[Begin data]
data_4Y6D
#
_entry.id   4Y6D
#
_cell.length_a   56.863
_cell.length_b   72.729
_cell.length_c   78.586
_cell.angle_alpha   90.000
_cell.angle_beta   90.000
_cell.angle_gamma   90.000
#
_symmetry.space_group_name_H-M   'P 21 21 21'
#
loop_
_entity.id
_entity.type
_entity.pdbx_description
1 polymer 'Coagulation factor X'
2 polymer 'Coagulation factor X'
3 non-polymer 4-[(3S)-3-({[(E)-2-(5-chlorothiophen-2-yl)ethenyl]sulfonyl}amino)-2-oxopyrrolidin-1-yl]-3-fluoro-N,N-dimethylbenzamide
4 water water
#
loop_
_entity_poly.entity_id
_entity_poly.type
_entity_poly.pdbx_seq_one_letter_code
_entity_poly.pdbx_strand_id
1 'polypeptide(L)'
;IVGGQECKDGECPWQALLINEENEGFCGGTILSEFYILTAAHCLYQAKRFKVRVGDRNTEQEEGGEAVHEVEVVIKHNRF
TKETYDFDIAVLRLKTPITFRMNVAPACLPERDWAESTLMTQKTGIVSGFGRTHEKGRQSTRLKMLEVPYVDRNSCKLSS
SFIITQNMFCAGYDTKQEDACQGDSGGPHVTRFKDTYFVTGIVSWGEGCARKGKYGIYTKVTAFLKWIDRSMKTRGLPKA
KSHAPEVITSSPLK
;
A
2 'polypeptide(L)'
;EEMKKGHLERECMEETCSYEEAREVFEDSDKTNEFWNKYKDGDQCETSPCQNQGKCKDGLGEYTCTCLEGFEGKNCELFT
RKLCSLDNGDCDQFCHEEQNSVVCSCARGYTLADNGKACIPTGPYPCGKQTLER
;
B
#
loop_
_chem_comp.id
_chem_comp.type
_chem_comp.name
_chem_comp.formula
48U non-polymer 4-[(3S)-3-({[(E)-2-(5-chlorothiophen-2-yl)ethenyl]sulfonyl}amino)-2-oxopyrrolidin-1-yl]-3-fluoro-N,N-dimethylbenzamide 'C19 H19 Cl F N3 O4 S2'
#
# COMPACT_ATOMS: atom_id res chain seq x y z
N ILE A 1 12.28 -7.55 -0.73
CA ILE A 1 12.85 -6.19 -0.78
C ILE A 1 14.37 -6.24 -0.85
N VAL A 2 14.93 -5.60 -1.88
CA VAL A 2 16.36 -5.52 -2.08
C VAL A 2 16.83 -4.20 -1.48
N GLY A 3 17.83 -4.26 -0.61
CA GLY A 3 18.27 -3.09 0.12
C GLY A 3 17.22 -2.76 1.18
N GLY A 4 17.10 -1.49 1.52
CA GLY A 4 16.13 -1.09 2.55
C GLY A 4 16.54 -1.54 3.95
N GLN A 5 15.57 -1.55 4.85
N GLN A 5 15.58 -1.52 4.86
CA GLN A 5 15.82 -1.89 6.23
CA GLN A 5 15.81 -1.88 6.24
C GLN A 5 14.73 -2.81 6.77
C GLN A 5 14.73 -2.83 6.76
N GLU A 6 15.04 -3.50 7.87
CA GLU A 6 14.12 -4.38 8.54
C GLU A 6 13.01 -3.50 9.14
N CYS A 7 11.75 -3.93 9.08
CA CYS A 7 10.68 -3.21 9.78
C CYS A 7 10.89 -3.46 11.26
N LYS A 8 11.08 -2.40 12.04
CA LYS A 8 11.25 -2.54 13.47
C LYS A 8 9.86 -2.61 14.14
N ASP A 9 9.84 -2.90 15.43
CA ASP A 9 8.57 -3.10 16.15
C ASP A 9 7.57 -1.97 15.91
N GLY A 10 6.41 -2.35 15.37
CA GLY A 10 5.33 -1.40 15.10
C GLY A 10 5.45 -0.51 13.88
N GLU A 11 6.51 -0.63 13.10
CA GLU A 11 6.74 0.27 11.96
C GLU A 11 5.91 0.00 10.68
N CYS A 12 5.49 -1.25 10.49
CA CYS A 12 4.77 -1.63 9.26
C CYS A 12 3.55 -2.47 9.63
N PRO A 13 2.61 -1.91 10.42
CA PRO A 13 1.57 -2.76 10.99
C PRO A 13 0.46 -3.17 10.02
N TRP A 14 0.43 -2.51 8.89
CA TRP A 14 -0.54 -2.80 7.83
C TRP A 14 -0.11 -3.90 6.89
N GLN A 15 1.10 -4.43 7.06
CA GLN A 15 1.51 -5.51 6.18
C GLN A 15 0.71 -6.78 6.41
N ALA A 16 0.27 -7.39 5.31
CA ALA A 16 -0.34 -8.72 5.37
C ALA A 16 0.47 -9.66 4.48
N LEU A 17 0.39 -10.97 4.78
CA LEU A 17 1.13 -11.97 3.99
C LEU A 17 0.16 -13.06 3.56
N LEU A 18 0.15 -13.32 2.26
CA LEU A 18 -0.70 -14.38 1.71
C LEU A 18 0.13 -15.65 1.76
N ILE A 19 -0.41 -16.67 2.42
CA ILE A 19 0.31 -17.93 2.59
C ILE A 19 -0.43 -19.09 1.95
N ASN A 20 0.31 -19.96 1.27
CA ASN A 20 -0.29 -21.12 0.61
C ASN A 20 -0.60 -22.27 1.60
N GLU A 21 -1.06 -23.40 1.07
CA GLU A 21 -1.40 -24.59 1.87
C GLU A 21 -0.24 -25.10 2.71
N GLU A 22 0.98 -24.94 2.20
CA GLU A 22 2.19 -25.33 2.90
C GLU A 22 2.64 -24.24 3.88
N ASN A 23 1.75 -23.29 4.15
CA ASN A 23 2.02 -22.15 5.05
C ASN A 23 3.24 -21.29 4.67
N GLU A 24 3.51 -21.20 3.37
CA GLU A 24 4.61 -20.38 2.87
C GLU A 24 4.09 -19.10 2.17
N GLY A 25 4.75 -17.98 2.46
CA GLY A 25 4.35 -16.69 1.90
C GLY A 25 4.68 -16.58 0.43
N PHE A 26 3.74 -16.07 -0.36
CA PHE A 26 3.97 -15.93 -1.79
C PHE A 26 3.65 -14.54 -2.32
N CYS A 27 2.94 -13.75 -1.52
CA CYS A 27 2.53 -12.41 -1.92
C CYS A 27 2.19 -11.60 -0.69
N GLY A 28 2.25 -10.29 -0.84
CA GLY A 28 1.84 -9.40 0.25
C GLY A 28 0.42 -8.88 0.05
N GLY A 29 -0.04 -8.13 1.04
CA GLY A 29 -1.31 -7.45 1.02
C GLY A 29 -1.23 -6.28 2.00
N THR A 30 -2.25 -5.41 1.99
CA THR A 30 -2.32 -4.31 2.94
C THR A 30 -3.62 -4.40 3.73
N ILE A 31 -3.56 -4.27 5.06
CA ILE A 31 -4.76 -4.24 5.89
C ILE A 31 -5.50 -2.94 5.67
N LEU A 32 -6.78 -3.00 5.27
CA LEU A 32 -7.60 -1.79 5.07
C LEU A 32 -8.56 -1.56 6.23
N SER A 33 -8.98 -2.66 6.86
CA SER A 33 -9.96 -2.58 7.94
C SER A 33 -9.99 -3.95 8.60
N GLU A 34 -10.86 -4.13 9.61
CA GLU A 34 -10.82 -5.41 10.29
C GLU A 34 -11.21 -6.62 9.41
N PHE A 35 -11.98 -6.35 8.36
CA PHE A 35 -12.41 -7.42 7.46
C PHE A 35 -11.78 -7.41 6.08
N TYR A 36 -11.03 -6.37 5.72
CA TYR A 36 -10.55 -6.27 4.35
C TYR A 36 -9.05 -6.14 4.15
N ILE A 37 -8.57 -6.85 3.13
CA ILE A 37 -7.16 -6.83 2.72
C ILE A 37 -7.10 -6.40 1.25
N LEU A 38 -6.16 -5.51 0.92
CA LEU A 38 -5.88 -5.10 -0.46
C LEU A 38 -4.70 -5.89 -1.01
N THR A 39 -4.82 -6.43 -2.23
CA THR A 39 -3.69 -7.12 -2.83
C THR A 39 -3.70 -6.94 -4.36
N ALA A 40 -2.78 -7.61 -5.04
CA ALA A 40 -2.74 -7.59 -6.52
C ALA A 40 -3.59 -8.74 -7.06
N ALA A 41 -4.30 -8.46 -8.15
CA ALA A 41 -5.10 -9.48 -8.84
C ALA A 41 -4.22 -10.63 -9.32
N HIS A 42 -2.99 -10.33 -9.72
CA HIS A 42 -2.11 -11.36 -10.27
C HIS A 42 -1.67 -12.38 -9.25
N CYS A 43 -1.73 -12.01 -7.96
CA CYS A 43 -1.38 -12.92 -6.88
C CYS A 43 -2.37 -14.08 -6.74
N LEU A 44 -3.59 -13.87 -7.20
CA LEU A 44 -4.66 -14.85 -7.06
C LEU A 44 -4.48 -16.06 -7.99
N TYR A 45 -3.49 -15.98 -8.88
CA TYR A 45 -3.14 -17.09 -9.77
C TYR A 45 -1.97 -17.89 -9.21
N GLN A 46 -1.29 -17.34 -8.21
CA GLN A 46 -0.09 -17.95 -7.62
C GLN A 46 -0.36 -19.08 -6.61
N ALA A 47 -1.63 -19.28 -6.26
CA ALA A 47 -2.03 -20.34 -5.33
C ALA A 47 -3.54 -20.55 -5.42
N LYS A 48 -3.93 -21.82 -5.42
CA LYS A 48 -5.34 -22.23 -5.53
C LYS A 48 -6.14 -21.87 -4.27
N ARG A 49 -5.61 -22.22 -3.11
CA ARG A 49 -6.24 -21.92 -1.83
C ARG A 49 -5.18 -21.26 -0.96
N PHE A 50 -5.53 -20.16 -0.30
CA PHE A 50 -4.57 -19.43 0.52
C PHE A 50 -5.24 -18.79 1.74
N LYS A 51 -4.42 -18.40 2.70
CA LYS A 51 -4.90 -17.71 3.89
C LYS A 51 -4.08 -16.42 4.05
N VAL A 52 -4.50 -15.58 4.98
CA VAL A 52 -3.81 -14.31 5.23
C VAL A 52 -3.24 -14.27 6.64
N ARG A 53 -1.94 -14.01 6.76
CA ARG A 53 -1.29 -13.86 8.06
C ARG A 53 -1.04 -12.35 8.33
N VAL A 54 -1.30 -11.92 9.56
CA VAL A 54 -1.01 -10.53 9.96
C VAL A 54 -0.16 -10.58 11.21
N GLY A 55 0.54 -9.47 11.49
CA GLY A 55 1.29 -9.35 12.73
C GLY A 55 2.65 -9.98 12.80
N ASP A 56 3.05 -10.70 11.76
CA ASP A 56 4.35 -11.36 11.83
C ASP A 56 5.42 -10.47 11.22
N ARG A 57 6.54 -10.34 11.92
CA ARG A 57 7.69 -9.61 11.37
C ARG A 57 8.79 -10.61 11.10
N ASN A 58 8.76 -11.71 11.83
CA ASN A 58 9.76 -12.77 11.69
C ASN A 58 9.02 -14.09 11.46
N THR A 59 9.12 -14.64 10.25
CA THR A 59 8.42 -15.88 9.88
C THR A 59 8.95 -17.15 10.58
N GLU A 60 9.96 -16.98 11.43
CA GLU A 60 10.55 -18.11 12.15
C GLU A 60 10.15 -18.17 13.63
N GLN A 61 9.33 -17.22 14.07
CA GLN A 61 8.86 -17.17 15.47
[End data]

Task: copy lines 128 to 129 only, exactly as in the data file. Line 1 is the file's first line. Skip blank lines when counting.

CA PHE A 26 3.97 -15.93 -1.79
C PHE A 26 3.65 -14.54 -2.32